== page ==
Annual automotive recalls reached a new level on Monday when a massive recall of air bags was issued. Safety recalls exceeded 2013 levels during the first six months of 2014. The automotive industry is on alert to prevent safety problems from expanding without intervention.
Defective explosive charges designed to inflate the air bags in automobiles might expel metal shrapnel into the auto interior injuring passengers during a car accident. Automotive companies have recalled at least 31.4 million cars in the United States so far this year, exceeding the automotive industry’s annual recall record of 30.8 million, which was set in 2004. About 3 million vehicles are involved in the air bag recall at this point, but that number is expected to grow. Inspection of each model year adds to the concern that the defective charges have been installed in millions over vehicles since 2001.
Takata Corporation is the manufacturer of the air bags, which are installed in BMW, Chrysler, Mazda, Ford, Nissan and Honda vehicles. Concerns over the use of common parts is rising because of the safety problems that can arise across the entire industry. Automakers have adopted a practice of sharing platforms and installing the same part to reduce overhead costs. One defective part involves millions of vehicles under this approach.
Automakers take individual approaches to the air bag recall. Nissan and Honda will recall the air bags. BMW, Chrysler, Ford and Mazda have filed recall documents with the National Highway Traffic Safety Administration, or NHTSA. Toyota is ahead of the others with a recall for this defect that has already started. Each automaker will label the air bag action with unique terms.
Honda will recall approximately two million vehicles in model years since 2001. Nissan is recalling 228,000 vehicles across North America. Mazda will call their recall a “special service program” to address defective air bag systems in 34,600 cars and trucks. Chrysler and Ford are conducting a “field action” to cooperate with the NHTSA to gather the inflators from air bags.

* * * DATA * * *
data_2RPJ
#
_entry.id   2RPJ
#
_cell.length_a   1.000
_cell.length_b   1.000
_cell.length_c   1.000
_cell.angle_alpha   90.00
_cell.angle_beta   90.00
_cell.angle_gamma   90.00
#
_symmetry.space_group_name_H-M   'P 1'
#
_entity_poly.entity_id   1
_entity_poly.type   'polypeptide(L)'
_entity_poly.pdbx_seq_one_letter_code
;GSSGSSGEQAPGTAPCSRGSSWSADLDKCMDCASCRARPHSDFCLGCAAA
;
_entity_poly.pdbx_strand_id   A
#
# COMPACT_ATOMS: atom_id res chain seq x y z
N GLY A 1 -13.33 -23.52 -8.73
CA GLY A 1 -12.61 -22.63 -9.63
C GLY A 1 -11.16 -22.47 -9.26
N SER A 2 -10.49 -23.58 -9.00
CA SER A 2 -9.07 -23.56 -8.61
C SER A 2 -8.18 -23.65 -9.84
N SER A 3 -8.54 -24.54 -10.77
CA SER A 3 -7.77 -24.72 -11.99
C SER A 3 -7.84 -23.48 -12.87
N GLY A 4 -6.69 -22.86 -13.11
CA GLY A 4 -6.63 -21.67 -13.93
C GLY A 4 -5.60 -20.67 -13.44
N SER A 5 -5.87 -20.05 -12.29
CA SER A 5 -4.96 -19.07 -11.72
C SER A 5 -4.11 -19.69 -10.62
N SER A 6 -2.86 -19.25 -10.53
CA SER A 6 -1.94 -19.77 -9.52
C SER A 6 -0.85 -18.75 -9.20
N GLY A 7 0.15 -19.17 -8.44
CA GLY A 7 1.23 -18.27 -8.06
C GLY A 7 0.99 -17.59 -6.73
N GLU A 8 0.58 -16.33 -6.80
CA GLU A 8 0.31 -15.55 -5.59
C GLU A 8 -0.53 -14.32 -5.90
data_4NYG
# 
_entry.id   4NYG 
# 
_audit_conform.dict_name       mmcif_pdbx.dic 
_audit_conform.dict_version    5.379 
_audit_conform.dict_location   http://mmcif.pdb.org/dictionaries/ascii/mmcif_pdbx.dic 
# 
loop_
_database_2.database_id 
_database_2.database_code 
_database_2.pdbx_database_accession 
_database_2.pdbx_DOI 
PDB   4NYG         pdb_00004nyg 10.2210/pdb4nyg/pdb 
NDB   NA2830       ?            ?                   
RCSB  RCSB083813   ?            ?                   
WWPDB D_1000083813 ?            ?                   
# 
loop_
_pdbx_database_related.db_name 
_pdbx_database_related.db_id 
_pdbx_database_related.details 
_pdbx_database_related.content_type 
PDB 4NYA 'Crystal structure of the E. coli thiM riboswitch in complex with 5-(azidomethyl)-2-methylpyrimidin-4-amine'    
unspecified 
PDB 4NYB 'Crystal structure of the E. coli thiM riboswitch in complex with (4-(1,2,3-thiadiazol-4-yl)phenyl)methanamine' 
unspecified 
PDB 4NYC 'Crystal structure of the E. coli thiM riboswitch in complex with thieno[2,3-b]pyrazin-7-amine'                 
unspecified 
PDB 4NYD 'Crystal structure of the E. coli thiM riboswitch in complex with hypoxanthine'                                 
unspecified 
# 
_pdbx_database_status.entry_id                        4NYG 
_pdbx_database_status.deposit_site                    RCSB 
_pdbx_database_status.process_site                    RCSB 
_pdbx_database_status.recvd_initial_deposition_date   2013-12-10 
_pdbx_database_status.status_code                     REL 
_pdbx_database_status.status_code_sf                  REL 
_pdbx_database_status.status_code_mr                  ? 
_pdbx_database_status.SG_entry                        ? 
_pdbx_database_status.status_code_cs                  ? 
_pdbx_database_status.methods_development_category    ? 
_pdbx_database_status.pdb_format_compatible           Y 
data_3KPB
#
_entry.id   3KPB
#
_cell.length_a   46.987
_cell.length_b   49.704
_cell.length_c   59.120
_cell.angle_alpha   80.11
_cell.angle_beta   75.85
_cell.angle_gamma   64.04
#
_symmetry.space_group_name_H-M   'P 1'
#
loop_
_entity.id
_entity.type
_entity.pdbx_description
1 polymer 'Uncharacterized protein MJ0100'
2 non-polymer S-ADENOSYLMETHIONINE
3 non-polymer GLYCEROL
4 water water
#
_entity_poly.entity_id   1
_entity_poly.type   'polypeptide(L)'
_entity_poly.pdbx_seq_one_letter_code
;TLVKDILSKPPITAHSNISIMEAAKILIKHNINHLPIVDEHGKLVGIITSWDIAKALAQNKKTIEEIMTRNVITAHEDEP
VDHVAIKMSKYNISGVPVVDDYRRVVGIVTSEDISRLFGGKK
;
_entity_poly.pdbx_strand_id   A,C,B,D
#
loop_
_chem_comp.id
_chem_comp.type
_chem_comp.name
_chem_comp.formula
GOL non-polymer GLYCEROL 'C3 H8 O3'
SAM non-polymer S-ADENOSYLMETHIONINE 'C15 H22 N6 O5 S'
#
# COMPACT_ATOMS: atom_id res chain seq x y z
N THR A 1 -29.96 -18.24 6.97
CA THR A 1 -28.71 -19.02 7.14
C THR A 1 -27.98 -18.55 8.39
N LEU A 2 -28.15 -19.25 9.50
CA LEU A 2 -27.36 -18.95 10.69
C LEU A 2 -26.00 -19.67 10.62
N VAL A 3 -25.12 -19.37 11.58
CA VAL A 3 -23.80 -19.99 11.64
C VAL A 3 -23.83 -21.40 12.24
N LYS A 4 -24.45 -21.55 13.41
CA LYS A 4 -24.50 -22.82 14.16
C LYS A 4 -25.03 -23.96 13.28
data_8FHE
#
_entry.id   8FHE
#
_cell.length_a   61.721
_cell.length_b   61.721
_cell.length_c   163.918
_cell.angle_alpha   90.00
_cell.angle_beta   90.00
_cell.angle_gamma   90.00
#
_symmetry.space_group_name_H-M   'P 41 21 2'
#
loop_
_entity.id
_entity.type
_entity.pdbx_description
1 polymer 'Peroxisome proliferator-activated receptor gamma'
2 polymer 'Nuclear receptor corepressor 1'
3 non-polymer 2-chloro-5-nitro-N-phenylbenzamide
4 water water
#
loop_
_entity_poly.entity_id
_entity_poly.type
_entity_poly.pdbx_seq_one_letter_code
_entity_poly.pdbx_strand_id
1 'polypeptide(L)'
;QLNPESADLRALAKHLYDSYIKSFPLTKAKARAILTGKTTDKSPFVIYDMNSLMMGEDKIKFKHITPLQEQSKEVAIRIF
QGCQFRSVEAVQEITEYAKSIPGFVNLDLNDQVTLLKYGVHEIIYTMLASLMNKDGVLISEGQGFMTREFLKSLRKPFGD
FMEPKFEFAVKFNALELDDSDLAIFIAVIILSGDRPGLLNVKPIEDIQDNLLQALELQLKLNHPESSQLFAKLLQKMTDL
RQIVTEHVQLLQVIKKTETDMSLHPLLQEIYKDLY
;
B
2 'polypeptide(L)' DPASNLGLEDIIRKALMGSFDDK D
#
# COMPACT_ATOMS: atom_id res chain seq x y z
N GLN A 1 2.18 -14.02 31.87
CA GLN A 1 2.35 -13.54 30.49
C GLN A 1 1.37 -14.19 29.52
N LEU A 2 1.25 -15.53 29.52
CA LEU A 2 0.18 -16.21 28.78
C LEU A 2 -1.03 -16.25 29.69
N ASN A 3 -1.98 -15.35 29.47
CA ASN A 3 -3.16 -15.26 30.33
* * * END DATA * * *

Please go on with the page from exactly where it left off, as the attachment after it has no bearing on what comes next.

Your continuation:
Research at the NHTSA has found that the metal canister inside the air bag assembly explodes when the propellant burns too quickly. Metal shards fly into the passenger cabin when the air bag is initiated. Driver-side and passenger-side air bags have encountered the issue in many different makes and models.
Across the United States and in other countries, vehicles have been recalled for this specific issue. NHTSA has received more reports of air bag inflator ruptures to the Office of Defects. Three injuries that were tied to this defect were reported.
High humidity is under investigation as a cause for the propellant in the air bag canister to burn more rapidly. More incidents have been reported in hot, humid climates, such as Puerto Rico and Florida. Investigators are considering many different factors when attempting to discover the cause for the malfunction in the air bag system.
Takata Corporation has made direct contact with automakers throughout Puerto Rico, Hawaii, Florida and the U.S. Virgin Islands to inspect vehicles throughout these regions.
Coastal states throughout the south will participate in the recall to prevent additional problems. Alabama, South Carolina, Louisiana, Georgia, Texas and Mississippi have hot, humid climates that might contribute to the rapid rate of propellant ignition. Auto dealers want to prevent additional issues in the quest to make vehicles safe for passengers.